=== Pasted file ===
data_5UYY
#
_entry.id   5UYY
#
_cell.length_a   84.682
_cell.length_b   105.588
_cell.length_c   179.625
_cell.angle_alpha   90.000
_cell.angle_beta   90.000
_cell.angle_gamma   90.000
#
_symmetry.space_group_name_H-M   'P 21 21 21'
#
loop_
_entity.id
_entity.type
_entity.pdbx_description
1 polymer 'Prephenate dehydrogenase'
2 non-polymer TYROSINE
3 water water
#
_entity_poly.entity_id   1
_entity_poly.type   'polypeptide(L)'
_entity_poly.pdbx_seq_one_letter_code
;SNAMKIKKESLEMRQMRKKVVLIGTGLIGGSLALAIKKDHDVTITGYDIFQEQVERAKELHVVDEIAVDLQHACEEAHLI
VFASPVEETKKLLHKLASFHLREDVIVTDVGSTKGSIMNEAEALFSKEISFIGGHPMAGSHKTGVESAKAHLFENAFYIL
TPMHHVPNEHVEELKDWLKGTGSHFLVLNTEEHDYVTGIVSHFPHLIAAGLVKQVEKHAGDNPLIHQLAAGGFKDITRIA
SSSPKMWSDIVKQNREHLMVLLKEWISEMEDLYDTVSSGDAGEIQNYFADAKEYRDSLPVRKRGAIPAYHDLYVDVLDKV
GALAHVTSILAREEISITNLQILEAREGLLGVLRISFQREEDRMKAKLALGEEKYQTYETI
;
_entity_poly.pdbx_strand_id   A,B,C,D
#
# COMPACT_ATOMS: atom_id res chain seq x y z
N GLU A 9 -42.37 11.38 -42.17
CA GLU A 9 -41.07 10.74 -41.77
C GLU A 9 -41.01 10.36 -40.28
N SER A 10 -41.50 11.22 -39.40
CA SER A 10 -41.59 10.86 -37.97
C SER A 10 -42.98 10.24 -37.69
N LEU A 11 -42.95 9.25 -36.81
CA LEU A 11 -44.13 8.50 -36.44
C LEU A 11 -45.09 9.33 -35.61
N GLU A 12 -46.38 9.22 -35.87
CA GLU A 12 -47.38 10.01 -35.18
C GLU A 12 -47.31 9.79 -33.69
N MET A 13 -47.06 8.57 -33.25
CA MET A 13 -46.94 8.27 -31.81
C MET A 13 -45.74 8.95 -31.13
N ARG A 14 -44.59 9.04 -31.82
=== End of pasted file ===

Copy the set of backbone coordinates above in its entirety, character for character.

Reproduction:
data_5UYY
#
_entry.id   5UYY
#
_cell.length_a   84.682
_cell.length_b   105.588
_cell.length_c   179.625
_cell.angle_alpha   90.000
_cell.angle_beta   90.000
_cell.angle_gamma   90.000
#
_symmetry.space_group_name_H-M   'P 21 21 21'
#
loop_
_entity.id
_entity.type
_entity.pdbx_description
1 polymer 'Prephenate dehydrogenase'
2 non-polymer TYROSINE
3 water water
#
_entity_poly.entity_id   1
_entity_poly.type   'polypeptide(L)'
_entity_poly.pdbx_seq_one_letter_code
;SNAMKIKKESLEMRQMRKKVVLIGTGLIGGSLALAIKKDHDVTITGYDIFQEQVERAKELHVVDEIAVDLQHACEEAHLI
VFASPVEETKKLLHKLASFHLREDVIVTDVGSTKGSIMNEAEALFSKEISFIGGHPMAGSHKTGVESAKAHLFENAFYIL
TPMHHVPNEHVEELKDWLKGTGSHFLVLNTEEHDYVTGIVSHFPHLIAAGLVKQVEKHAGDNPLIHQLAAGGFKDITRIA
SSSPKMWSDIVKQNREHLMVLLKEWISEMEDLYDTVSSGDAGEIQNYFADAKEYRDSLPVRKRGAIPAYHDLYVDVLDKV
GALAHVTSILAREEISITNLQILEAREGLLGVLRISFQREEDRMKAKLALGEEKYQTYETI
;
_entity_poly.pdbx_strand_id   A,B,C,D
#
# COMPACT_ATOMS: atom_id res chain seq x y z
N GLU A 9 -42.37 11.38 -42.17
CA GLU A 9 -41.07 10.74 -41.77
C GLU A 9 -41.01 10.36 -40.28
N SER A 10 -41.50 11.22 -39.40
CA SER A 10 -41.59 10.86 -37.97
C SER A 10 -42.98 10.24 -37.69
N LEU A 11 -42.95 9.25 -36.81
CA LEU A 11 -44.13 8.50 -36.44
C LEU A 11 -45.09 9.33 -35.61
N GLU A 12 -46.38 9.22 -35.87
CA GLU A 12 -47.38 10.01 -35.18
C GLU A 12 -47.31 9.79 -33.69
N MET A 13 -47.06 8.57 -33.25
CA MET A 13 -46.94 8.27 -31.81
C MET A 13 -45.74 8.95 -31.13
N ARG A 14 -44.59 9.04 -31.82